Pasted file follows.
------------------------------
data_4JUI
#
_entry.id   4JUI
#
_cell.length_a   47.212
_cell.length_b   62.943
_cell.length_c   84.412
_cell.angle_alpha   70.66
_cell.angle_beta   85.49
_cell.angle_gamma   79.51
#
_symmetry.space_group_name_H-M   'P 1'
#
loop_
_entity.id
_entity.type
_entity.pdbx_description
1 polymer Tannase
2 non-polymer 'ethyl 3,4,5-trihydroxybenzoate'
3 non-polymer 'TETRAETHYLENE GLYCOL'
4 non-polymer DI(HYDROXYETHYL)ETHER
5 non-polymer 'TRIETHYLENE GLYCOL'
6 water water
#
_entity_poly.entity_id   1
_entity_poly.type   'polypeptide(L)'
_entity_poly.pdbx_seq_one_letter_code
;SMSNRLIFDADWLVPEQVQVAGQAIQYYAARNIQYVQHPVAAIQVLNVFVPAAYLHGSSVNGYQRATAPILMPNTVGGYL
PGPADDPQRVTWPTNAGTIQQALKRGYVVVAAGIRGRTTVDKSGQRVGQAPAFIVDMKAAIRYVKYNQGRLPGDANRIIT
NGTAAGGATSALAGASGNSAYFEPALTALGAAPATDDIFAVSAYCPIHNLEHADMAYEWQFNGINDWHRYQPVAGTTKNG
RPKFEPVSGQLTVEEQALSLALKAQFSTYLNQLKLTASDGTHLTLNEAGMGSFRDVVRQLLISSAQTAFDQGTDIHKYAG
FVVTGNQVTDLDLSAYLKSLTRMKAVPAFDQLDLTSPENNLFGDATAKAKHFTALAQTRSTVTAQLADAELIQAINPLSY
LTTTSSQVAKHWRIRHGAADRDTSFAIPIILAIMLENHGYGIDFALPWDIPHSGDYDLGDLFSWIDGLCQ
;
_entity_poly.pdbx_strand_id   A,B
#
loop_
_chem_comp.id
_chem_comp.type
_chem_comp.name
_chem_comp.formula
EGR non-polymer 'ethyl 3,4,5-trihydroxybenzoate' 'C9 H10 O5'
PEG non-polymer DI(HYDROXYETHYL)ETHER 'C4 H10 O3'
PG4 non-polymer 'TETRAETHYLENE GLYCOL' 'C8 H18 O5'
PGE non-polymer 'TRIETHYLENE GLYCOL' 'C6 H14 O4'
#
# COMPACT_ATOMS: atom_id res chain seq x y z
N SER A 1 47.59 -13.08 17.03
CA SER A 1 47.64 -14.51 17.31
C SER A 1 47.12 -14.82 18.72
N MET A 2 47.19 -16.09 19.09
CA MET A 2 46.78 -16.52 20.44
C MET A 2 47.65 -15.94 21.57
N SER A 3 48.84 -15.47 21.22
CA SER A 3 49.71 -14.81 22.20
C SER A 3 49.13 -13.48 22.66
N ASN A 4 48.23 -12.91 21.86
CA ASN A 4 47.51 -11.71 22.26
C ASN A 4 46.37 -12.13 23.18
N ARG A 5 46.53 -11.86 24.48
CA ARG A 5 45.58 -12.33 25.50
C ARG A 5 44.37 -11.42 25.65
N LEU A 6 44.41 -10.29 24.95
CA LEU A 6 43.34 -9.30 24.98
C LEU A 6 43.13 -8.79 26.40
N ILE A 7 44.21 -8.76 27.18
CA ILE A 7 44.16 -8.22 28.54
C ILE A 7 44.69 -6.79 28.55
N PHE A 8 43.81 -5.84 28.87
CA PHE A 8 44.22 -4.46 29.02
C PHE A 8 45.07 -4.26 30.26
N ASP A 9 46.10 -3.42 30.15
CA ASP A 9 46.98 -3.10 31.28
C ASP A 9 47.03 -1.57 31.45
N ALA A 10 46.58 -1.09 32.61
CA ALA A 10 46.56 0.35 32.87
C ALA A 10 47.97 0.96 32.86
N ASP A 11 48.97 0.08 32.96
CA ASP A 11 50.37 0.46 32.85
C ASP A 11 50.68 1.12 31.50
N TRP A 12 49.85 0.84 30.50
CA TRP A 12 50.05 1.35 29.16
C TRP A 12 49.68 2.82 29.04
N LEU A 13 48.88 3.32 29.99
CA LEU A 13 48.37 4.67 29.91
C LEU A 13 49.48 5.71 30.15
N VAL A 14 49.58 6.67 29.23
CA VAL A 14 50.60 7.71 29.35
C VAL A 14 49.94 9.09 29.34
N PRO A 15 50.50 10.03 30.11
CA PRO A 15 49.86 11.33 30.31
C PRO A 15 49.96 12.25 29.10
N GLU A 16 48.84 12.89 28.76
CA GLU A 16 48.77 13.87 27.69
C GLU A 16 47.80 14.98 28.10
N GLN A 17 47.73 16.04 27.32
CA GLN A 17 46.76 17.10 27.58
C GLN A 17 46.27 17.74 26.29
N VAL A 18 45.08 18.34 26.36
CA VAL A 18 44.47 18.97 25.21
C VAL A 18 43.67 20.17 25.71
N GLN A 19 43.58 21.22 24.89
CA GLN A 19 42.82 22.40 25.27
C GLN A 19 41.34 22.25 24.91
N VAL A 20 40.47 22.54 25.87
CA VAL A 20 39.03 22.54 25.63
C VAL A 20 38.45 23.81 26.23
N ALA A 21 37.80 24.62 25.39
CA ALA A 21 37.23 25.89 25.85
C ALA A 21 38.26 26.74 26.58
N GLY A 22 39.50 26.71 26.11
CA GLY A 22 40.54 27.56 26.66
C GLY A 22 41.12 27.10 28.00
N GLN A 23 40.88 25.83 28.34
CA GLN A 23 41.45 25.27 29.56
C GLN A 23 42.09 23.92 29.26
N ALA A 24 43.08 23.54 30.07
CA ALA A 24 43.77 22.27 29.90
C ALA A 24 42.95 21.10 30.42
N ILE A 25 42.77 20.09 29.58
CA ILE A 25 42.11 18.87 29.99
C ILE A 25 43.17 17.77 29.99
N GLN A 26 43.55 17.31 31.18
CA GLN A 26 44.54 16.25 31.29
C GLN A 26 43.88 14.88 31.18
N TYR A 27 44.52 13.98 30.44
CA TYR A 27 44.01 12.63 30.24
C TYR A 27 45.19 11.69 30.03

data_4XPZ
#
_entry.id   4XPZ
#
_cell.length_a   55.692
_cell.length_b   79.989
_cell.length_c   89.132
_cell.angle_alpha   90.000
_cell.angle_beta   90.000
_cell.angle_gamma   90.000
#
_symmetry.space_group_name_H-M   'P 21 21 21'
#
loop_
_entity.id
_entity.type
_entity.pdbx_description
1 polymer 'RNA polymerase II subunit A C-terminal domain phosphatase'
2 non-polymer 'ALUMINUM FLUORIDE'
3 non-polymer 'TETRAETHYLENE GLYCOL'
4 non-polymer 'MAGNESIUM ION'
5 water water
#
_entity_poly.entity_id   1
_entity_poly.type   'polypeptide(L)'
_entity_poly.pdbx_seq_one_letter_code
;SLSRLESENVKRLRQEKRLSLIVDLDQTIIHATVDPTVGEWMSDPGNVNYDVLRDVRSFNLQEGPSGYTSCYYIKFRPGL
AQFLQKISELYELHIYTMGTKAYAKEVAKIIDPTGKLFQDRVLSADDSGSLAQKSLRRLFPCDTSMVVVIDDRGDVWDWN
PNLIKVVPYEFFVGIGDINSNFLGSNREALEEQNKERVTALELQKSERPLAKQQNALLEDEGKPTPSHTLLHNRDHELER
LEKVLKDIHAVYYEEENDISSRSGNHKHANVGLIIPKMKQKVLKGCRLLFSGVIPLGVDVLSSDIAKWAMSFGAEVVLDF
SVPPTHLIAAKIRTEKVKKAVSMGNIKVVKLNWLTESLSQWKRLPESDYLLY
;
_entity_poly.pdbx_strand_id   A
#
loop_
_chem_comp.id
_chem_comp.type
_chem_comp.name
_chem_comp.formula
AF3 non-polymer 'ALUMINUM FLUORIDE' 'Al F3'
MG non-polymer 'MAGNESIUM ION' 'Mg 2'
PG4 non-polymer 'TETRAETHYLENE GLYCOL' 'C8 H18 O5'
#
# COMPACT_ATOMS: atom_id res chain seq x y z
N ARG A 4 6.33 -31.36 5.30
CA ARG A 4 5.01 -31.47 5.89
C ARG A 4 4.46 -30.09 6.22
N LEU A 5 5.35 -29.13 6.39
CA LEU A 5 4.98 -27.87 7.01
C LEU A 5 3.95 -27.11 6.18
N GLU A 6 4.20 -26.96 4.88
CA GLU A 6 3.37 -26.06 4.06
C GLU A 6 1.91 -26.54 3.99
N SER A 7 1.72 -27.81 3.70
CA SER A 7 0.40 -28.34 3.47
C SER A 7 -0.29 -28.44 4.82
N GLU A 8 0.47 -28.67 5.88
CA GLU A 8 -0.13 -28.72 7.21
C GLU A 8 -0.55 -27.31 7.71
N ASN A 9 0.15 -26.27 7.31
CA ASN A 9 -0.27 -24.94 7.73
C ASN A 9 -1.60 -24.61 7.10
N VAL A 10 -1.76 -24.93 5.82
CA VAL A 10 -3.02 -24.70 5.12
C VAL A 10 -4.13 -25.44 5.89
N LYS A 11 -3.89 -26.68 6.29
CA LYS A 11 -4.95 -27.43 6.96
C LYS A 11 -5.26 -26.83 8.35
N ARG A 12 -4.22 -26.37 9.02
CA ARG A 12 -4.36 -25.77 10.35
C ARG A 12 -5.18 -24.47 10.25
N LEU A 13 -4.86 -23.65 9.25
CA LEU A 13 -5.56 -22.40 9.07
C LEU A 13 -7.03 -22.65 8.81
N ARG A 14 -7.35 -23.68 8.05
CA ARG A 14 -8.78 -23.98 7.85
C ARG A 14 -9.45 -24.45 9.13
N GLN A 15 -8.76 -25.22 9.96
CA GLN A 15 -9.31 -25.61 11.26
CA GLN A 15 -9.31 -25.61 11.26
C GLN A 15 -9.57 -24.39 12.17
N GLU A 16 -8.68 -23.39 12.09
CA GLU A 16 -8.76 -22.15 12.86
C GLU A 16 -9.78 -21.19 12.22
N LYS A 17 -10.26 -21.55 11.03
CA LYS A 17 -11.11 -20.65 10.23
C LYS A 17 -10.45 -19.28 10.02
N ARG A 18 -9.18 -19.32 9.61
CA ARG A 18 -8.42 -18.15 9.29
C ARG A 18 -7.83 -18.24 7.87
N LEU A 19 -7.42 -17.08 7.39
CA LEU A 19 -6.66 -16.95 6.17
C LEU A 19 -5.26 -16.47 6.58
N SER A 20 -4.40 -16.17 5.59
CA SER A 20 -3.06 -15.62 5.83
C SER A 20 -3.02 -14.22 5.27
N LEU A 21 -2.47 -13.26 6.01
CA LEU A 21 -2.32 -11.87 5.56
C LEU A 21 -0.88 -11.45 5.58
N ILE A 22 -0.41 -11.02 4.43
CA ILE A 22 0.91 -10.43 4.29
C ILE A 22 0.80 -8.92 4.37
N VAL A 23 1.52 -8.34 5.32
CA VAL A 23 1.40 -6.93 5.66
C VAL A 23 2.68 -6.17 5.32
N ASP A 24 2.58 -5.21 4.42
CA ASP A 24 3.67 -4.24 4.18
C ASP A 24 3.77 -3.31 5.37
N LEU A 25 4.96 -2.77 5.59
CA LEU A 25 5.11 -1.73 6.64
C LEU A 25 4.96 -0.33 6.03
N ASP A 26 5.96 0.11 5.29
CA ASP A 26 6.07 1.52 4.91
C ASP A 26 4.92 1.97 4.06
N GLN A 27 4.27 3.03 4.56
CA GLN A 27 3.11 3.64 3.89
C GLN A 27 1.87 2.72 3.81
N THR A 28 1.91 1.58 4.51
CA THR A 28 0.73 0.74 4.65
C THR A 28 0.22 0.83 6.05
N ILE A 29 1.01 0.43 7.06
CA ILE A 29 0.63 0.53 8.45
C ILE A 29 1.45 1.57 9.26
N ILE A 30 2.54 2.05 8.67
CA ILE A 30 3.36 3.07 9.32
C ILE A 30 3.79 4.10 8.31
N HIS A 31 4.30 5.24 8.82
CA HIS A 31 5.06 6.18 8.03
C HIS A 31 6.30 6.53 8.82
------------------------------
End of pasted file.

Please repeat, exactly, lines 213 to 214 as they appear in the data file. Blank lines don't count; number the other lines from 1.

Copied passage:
N LYS A 17 -10.26 -21.55 11.03
CA LYS A 17 -11.11 -20.65 10.23